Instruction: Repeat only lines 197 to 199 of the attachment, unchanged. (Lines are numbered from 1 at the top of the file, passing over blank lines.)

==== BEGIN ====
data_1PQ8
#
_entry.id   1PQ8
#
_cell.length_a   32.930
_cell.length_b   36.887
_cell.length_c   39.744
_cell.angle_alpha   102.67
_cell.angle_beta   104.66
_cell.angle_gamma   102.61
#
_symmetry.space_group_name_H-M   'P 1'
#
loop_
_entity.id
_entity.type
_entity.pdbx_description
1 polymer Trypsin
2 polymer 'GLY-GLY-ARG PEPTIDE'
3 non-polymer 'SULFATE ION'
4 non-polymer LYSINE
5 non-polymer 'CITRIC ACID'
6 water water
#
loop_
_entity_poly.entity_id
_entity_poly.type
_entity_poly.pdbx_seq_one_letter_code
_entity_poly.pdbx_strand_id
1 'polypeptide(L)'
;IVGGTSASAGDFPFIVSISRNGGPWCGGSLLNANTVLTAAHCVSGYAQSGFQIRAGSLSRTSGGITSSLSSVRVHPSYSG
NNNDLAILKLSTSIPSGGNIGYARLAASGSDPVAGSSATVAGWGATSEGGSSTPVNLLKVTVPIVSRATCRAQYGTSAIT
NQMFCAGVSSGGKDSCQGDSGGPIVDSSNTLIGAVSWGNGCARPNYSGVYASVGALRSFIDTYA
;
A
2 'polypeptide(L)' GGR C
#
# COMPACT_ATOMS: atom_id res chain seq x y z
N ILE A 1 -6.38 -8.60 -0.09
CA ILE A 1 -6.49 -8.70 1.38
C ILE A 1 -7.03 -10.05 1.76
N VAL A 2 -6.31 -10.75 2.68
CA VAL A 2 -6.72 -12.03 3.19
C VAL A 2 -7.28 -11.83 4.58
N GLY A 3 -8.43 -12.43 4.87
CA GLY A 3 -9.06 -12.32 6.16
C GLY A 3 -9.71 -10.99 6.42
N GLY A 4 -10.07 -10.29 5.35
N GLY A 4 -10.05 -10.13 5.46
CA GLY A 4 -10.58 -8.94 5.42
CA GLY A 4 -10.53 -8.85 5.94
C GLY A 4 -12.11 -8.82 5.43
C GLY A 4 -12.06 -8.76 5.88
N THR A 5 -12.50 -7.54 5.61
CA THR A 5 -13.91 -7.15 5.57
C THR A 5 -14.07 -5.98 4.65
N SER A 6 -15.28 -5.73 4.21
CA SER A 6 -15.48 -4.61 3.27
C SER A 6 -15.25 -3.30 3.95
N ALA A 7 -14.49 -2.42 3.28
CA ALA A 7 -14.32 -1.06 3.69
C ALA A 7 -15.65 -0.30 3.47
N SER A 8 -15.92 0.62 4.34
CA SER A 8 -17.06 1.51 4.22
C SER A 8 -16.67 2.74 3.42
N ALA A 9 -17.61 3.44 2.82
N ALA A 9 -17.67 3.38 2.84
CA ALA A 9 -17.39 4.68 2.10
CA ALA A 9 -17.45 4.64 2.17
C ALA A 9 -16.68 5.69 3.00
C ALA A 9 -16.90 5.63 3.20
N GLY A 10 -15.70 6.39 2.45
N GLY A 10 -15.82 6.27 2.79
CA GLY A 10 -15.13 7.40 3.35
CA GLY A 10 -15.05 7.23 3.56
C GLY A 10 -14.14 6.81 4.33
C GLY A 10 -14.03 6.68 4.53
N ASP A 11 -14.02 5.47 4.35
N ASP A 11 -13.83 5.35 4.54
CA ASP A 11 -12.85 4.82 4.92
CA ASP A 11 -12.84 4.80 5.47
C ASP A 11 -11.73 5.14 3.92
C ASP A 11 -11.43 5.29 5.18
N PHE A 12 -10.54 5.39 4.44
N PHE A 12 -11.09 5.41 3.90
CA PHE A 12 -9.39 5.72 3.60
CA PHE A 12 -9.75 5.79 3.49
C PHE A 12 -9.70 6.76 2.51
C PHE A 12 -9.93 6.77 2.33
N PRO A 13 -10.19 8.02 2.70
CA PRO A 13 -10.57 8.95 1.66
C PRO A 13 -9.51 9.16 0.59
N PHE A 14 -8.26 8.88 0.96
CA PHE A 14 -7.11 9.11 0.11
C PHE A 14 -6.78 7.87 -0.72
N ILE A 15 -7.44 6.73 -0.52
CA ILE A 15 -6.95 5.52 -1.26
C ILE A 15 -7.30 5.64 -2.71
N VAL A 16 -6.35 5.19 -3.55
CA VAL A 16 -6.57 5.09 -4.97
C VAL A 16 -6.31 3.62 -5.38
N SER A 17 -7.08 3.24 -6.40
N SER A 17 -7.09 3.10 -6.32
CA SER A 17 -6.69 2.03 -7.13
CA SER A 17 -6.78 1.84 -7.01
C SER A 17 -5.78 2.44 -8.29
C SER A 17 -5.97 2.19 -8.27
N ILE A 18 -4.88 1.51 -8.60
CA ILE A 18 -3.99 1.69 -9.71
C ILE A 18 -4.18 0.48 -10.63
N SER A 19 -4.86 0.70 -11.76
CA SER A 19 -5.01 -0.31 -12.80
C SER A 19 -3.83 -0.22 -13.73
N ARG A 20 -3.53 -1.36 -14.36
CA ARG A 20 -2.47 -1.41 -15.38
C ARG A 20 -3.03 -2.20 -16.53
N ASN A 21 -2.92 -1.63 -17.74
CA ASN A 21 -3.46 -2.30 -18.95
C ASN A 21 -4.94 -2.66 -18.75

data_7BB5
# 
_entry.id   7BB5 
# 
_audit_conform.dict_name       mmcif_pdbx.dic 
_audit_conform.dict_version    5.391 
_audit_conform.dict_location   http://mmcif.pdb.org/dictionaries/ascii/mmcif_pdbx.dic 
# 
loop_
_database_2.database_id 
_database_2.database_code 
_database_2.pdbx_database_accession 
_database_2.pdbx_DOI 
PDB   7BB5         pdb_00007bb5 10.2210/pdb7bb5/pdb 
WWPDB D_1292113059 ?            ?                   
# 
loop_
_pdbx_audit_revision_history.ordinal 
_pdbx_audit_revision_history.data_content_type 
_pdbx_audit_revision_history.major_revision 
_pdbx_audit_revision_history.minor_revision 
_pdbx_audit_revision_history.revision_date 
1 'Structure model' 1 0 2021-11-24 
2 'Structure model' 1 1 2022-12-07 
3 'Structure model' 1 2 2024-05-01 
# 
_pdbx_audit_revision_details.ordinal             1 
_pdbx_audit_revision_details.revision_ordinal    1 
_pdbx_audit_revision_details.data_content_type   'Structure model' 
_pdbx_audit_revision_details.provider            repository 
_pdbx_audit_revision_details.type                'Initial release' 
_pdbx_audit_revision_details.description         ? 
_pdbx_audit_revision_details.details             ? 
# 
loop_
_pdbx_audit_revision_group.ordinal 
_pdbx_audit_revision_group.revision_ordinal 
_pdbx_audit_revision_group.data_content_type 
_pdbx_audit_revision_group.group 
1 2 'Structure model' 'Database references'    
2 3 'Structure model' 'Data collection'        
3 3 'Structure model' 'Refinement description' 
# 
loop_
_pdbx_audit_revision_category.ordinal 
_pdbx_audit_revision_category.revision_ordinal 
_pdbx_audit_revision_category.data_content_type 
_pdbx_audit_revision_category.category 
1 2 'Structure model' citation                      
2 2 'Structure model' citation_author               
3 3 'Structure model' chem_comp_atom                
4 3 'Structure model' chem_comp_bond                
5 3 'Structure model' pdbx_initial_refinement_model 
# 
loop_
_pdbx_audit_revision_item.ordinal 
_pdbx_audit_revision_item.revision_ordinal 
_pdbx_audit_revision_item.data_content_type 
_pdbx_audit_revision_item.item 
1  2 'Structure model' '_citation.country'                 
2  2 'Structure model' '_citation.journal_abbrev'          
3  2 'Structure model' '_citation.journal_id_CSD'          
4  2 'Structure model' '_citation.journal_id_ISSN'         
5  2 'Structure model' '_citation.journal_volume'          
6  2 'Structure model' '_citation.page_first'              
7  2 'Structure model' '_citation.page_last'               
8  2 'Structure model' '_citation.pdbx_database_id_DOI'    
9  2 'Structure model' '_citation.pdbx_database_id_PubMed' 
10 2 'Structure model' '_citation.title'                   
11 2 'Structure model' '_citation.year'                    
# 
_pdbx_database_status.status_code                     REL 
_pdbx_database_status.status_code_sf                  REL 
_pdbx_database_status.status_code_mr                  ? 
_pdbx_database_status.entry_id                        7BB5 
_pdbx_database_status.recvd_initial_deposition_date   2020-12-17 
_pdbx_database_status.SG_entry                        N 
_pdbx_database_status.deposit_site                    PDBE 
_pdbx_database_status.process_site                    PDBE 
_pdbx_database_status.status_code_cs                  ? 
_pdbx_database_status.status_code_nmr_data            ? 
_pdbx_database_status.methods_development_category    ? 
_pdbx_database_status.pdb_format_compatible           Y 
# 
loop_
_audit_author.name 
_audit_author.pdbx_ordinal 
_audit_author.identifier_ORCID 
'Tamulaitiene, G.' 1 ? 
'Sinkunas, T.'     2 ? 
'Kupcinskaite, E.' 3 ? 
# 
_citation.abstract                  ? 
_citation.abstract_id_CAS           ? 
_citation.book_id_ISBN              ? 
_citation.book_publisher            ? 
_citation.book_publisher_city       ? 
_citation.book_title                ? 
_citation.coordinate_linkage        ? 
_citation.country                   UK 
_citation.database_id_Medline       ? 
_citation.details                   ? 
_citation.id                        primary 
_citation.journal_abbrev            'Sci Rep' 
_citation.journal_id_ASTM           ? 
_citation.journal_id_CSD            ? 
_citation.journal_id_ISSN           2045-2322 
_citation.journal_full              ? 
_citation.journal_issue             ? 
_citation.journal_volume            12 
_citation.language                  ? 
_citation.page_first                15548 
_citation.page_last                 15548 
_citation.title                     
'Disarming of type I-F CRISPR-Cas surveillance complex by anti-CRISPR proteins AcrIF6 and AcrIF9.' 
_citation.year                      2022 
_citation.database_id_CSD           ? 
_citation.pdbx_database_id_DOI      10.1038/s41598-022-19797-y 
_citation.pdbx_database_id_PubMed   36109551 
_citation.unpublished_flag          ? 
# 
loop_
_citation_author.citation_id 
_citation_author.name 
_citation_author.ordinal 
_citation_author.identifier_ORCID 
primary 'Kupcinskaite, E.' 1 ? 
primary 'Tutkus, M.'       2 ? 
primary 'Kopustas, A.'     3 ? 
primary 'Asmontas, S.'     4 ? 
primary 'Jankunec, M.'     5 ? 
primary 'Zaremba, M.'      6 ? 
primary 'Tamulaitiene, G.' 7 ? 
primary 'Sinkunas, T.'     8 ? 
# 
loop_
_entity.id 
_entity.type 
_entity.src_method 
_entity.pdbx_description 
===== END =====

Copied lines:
_pdbx_database_status.deposit_site                    PDBE 
_pdbx_database_status.process_site                    PDBE 
_pdbx_database_status.status_code_cs                  ? 